To state somewhat more fully the organization of the Church in the 4th and 5th centuries, it may be said that the Church of that period consisted of several orders of men. Eusebius reckons three, viz. the ῾Ηγούμενοι, Πιστοί, and Κατηχούμενοι, i.e. rulers, believers, and catechumens. Origen reckons five orders; but then he divides the clergy into three orders, to make up the number. Both these accounts, when compared together, come to the same thing. Under the ῾Ηγούμενοι, or rulers, were comprehended the clergy, bishops, priests, and deacons; under the Πιστοί, or believers, the baptized laity; and under the Κατηχούμενοι, or catechumens, the candidates for baptism. The believers were called perfect Christians; the catechumens imperfect. The former, having received baptism, were allowed to partake of the Eucharist, to join in all the prayers of the Church, and to hear discourses upon the most profound mysteries of religion: more particularly the use of the Lord's Prayer was the sole prerogative of the believers, whence it was called Εὐχὴ πιστῶν, the prayer of believers. From all these privileges the catechumens were excluded. SEE CATECHUMENS. The distinction between the laity and the clergy is by churchmen deduced from the very beginnings of the Christian Church; yet Rigaltius, Salmasius, and Salden insist that there was originally no distinction, but that it is an innovation, and was called forth by the ambition of the clergy of the 3d century, in which Cyprian and Tertullian lived. SEE CLERGY.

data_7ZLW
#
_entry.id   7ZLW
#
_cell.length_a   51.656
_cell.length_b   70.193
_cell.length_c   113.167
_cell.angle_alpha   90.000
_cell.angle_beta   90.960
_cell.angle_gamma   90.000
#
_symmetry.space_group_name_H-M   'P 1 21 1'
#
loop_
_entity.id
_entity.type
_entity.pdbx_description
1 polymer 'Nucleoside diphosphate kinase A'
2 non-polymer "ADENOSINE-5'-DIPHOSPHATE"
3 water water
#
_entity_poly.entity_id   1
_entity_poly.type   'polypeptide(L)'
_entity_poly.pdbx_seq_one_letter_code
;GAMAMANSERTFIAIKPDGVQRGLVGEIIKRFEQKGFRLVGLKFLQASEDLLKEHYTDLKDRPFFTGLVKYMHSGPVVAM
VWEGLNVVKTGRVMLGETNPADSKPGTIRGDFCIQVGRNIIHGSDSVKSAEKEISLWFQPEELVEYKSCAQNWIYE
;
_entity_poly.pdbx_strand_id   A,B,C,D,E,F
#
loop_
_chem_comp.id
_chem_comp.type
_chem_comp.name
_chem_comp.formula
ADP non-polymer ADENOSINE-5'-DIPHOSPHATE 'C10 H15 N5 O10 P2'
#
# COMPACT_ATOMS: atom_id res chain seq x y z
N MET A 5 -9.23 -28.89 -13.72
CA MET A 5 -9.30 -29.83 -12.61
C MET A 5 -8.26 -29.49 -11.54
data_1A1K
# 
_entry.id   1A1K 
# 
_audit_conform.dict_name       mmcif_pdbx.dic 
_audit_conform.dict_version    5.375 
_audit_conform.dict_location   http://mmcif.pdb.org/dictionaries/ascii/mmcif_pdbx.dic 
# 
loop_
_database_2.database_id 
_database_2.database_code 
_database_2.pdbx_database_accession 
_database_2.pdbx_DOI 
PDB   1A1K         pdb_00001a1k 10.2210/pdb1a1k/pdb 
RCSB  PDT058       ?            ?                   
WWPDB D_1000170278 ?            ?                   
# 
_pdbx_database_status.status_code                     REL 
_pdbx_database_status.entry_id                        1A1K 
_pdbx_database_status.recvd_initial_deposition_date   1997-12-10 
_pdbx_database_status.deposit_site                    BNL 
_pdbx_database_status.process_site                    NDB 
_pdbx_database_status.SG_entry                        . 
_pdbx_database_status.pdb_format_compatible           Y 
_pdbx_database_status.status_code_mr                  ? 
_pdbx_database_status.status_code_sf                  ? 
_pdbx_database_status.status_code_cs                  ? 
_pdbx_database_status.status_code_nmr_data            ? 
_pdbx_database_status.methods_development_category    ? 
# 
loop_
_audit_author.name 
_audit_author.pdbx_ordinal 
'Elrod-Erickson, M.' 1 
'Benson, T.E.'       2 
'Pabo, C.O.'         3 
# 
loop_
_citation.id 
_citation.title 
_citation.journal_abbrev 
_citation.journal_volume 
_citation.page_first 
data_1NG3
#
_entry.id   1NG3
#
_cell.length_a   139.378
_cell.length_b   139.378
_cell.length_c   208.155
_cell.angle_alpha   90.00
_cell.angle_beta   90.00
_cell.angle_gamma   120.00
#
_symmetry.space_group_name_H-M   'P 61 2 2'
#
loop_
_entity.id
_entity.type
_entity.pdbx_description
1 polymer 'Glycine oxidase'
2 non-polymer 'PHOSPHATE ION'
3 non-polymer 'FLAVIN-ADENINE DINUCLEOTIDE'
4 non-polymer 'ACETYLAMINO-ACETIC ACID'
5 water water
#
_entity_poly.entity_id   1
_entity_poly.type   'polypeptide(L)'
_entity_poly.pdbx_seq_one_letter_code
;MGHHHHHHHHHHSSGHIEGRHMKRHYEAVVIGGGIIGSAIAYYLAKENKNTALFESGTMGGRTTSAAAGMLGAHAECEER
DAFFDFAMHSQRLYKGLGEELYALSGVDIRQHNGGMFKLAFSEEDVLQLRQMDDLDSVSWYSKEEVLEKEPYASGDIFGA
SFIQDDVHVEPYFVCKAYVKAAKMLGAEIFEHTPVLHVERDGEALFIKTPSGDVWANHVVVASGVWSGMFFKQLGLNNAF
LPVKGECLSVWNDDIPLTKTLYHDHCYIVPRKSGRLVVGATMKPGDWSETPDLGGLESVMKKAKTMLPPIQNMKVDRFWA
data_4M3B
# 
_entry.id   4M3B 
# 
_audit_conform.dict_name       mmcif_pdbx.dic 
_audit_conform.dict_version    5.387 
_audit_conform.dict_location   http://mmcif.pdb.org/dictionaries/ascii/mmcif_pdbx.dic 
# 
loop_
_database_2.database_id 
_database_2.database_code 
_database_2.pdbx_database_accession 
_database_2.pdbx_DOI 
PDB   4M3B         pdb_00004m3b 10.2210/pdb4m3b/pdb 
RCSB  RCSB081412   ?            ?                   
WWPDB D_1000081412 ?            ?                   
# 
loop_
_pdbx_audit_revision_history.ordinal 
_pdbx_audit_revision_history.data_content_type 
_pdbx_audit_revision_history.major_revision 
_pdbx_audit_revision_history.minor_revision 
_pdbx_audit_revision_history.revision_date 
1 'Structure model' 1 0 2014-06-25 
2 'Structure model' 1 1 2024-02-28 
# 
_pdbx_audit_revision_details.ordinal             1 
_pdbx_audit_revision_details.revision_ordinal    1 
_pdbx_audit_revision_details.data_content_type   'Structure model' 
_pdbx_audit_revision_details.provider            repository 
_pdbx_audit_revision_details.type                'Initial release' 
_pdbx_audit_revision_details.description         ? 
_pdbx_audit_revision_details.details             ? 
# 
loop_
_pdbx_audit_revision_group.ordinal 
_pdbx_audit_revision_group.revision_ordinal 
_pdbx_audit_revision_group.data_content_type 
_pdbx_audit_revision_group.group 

The various orders of the clergy were appointed to their several offices in the Church by solemn forms of consecration or ordination, and had their respective privileges, immunities, and revenues. The unity and worship of the Church were secured by laws both ecclesiastical and civil. The ecclesiastical laws were either rules and orders made by each bishop for the better regulation of his particular diocese, or laws made in provincial synods for the government of all the dioceses of a province; or, lastly, laws respecting the whole Christian Church, made in general councils or assemblies of bishops from all parts of the Christian world. SEE SYNOD. The civil laws of the Church were those decrees and edicts made from time to time by the emperors, either restraining the power of the Church, or granting it new privileges, or confirming the old. The breach of these laws was severally punished both by the Church and State. The ecclesiastical censures respecting offenders among the clergy were chiefly suspension from the office and deprivation of the rights and privileges of the order. Those respecting the laity consisted chiefly in excommunication, or rejection from the communion of the Church, and penance both public and private. SEE ECCLESIASTICAL POLITY.